Amid growing economic pressure and the looming threat of an oil embargo imposed by the United States, President Hassan Rouhani has rejected calls to step down and insisted on unity against growing US pressure.
“If anyone thinks the administration will resign, they are mistaken,” Rouhani said during a speech June 27 at a meeting of administration officials. Rouhani stressed the need to work with parliament and other officials, saying, “We have to show the world that we can tolerate the difficulties and the problems and we will not trade away our independence, we will not trade away our freedom, we will not trade away our Islamic system, but we will tolerate the difficulties, standing alongside one another.”
He continued, “We cannot stand up to America and yet continue our domestic fights. For one person to say the nuclear deal was good and another to say it was bad … is this really the time?”
Speaking philosophically, Rouhani said that Iran has three choices in how it responds to the US violation of the nuclear deal and the imposition of sanctions, including an oil embargo, which the US State Department has sought from all countries starting in November. The first option is to submit to the United States and do exactly as the Donald Trump administration demands, which was outlined in US Secretary of State Mike Pompeo’s 12 demands. The second option is to stand up to America but continue domestic quarrels. The third option is to stand up to America, protect “our honor and bring America to its knees.”
Conservative officials, who have been critical of the president’s policies in the past, have mostly struck conciliatory tones in response and have vowed to work with the president in addressing economic issues.
Former Iranian parliamentarian Alireza Zakani, who is currently the president of the special commission for the nuclear deal, said Rouhani’s speech was the “rightful voice of the Iranian nation.” He said Rouhani’s approach to fixing the economy was “a source of hope,” and he urged all of the country’s elites, especially the country’s ministers, to stand up against “America’s excessive demands.”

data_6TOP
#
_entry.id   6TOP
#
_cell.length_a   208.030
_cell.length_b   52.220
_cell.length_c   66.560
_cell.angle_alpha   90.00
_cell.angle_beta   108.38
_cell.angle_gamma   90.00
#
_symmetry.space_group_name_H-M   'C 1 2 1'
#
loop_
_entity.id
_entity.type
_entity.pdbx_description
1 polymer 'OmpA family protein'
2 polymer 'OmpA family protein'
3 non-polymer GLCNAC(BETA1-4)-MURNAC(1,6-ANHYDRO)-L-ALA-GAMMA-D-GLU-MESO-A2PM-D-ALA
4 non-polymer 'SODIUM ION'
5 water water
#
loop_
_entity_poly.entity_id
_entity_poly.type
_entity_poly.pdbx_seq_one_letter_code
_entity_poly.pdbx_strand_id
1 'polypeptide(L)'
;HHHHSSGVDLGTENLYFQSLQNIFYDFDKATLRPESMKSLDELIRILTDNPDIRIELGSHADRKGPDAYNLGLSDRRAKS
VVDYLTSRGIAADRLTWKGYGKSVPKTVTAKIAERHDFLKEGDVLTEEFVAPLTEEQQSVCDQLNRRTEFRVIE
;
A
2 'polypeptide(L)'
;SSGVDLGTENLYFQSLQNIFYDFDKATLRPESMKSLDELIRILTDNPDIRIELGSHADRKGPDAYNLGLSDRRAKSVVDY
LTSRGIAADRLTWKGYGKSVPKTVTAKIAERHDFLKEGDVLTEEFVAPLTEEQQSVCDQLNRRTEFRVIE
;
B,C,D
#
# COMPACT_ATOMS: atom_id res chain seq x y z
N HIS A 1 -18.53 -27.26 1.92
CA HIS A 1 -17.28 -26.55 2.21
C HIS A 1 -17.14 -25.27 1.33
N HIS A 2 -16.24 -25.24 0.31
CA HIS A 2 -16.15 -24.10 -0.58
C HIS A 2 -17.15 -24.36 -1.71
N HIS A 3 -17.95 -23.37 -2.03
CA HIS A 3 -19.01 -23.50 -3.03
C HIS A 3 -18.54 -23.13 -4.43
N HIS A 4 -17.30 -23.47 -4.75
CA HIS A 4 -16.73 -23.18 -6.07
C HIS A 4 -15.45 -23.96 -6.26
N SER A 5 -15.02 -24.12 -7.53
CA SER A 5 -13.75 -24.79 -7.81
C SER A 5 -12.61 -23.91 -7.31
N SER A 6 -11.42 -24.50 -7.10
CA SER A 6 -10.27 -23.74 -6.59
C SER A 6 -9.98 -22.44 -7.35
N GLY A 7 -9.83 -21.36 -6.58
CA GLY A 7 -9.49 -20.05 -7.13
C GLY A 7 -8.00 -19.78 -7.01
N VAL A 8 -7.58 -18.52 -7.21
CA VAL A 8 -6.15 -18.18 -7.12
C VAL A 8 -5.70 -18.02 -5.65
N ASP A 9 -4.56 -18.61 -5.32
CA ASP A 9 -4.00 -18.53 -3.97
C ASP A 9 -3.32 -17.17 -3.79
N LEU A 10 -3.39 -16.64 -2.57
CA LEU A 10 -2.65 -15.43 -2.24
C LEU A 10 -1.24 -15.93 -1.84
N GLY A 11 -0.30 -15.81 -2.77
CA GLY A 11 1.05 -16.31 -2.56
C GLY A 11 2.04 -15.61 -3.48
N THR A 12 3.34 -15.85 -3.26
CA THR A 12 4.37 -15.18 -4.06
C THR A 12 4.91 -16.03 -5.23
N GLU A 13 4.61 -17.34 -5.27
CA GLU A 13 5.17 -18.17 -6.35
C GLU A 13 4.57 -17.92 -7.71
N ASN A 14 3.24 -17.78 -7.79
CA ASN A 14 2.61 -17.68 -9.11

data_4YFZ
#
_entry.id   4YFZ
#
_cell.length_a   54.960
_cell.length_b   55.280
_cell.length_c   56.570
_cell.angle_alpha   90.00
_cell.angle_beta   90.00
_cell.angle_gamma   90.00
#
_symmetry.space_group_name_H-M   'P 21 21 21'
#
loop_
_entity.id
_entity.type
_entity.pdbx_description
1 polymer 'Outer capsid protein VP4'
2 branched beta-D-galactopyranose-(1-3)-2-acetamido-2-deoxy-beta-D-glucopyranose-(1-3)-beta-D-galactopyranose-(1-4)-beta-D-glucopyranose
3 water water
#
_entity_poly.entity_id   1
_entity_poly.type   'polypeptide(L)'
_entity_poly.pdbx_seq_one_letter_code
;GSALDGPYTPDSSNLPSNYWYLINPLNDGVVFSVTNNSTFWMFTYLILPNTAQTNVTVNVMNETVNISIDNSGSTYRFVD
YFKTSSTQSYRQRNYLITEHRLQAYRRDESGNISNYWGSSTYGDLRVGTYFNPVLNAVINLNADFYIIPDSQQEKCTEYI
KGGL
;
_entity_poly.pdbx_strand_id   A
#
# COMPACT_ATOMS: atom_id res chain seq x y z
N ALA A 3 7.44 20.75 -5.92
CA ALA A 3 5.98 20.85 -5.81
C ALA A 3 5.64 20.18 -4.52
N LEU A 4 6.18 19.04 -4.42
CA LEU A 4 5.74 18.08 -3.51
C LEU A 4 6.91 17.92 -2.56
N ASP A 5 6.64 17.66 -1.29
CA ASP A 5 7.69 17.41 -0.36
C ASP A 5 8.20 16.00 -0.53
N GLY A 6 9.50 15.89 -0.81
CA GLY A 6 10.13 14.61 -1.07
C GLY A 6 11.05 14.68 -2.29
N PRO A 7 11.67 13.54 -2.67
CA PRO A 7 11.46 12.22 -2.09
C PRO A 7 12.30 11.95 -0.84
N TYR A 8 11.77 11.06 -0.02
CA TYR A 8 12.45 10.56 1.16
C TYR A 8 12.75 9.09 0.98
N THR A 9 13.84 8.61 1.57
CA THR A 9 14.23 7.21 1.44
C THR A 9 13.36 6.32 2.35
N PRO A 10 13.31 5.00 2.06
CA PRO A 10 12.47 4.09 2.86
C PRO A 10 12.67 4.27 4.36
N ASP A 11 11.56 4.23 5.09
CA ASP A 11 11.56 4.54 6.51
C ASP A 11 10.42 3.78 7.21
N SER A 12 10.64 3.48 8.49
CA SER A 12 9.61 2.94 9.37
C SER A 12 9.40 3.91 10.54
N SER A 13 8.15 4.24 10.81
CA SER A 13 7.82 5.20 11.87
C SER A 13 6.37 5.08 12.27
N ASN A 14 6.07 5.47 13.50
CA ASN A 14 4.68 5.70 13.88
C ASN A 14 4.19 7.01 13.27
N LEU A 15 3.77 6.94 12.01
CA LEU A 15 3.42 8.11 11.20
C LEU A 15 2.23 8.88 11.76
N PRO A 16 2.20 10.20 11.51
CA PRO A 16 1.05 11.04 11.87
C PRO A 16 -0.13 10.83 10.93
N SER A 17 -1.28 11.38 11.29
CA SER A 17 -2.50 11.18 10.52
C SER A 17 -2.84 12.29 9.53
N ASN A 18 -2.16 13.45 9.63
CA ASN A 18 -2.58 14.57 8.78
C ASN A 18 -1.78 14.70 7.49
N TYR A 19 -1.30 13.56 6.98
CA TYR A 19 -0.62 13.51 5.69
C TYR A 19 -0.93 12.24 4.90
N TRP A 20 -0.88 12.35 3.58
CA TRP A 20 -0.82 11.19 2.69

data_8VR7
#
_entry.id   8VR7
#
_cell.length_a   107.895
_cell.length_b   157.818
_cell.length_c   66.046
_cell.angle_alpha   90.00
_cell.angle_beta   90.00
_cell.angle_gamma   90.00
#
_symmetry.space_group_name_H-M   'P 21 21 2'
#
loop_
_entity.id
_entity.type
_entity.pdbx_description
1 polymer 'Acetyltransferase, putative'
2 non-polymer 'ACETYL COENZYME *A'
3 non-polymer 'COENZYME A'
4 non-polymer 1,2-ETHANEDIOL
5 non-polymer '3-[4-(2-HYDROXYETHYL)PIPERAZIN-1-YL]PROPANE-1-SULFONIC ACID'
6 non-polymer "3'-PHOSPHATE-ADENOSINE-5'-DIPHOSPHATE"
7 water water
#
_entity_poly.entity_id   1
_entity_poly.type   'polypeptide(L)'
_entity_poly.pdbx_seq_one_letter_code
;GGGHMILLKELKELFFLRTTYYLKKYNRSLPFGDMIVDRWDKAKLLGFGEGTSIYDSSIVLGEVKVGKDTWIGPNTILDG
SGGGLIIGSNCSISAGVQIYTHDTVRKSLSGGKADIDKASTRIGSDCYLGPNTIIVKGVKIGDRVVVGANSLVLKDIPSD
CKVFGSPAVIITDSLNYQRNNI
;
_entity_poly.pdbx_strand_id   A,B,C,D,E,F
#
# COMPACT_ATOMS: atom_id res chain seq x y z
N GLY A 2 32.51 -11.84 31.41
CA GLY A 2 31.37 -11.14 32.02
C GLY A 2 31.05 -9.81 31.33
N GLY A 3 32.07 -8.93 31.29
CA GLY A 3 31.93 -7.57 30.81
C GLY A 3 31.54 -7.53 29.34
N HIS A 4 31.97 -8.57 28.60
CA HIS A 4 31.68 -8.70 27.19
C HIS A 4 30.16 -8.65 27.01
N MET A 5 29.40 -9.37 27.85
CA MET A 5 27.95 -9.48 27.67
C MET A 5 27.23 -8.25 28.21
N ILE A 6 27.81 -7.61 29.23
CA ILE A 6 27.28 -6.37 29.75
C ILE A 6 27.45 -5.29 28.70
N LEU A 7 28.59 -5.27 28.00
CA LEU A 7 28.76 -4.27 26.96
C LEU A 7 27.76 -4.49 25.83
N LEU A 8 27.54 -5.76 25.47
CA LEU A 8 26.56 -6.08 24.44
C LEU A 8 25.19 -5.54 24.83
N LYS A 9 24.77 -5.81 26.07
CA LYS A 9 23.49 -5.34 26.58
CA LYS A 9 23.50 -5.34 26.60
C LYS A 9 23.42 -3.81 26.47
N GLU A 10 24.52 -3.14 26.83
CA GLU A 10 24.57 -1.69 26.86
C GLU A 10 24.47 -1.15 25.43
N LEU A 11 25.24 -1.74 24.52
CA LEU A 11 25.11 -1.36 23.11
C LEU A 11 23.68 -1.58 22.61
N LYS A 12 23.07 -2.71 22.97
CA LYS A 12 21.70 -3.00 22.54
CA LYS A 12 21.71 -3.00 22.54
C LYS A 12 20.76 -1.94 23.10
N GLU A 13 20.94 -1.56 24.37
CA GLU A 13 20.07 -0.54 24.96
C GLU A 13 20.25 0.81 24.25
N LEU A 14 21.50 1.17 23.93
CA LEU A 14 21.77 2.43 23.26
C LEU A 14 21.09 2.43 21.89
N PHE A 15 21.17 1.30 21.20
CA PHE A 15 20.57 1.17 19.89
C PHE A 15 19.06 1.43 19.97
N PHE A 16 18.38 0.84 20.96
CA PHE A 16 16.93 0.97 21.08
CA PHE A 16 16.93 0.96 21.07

Iranian parliament member Mohammad Dehghan, who is deputy president of the Velayat fraction of parliament, said Rouhani’s speech was “positive.” He said that if the president follows up on his speech with actions, “certainly we will support him.” Hossein Naghavi Hosseini, a conservative Iranian parliament member, had a similar response, saying he welcomed the president’s speech but hoped the president would take concrete actions. “The situation of the country today is that slogans and propaganda have no place. … The arena is an arena of action, and statements must take an aspect of implementation and operation.”
Not all Iranian officials, however, were on board with Rouhani’s message of unity. Saeed Jalili, a former nuclear negotiator who was skeptical of the administration’s nuclear deal, argued that many of the mechanisms to evade sanctions have either been weakened or completely shut down. Iranian Foreign Minister Mohammad Javad Zarif made similar comments to business executives at Iran’s Chamber of Commerce earlier. “The Americans have identified our respiratory tract,” he said, discussing sanctions evasion and the arrests of Reza Zarrab and Ali Sadr Hashemi Nejad.
While Rouhani stressed unity, he faces a number of economic troubles at home. One-hundred and seven parliamentarians signed a letter urging the president to change his economic team. Seventy parliamentarians signed a letter asking the Iranian parliament speaker Ali Larijani to question Rouhani about the economy, specifically the exchange rate.
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